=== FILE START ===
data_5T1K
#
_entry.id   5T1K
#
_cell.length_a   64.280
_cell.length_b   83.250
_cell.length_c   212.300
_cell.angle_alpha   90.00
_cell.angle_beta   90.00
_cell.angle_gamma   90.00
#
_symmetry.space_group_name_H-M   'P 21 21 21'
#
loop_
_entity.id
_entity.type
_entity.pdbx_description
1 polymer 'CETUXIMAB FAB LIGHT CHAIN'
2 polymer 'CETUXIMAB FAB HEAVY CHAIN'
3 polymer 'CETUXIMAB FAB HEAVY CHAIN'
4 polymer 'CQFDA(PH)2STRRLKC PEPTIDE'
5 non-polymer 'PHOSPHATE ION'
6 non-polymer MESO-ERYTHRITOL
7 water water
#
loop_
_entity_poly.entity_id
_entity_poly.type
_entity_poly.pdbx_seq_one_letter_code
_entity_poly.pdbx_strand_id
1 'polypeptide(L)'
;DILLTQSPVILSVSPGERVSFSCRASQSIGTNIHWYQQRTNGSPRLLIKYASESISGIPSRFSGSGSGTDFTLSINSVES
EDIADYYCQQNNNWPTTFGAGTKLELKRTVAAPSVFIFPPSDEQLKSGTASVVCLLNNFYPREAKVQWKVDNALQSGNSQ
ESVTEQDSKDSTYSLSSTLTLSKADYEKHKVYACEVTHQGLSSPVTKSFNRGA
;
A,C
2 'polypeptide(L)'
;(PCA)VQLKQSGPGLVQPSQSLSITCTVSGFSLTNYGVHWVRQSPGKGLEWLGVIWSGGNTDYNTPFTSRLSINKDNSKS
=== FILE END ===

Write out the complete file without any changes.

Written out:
data_5T1K
#
_entry.id   5T1K
#
_cell.length_a   64.280
_cell.length_b   83.250
_cell.length_c   212.300
_cell.angle_alpha   90.00
_cell.angle_beta   90.00
_cell.angle_gamma   90.00
#
_symmetry.space_group_name_H-M   'P 21 21 21'
#
loop_
_entity.id
_entity.type
_entity.pdbx_description
1 polymer 'CETUXIMAB FAB LIGHT CHAIN'
2 polymer 'CETUXIMAB FAB HEAVY CHAIN'
3 polymer 'CETUXIMAB FAB HEAVY CHAIN'
4 polymer 'CQFDA(PH)2STRRLKC PEPTIDE'
5 non-polymer 'PHOSPHATE ION'
6 non-polymer MESO-ERYTHRITOL
7 water water
#
loop_
_entity_poly.entity_id
_entity_poly.type
_entity_poly.pdbx_seq_one_letter_code
_entity_poly.pdbx_strand_id
1 'polypeptide(L)'
;DILLTQSPVILSVSPGERVSFSCRASQSIGTNIHWYQQRTNGSPRLLIKYASESISGIPSRFSGSGSGTDFTLSINSVES
EDIADYYCQQNNNWPTTFGAGTKLELKRTVAAPSVFIFPPSDEQLKSGTASVVCLLNNFYPREAKVQWKVDNALQSGNSQ
ESVTEQDSKDSTYSLSSTLTLSKADYEKHKVYACEVTHQGLSSPVTKSFNRGA
;
A,C
2 'polypeptide(L)'
;(PCA)VQLKQSGPGLVQPSQSLSITCTVSGFSLTNYGVHWVRQSPGKGLEWLGVIWSGGNTDYNTPFTSRLSINKDNSKS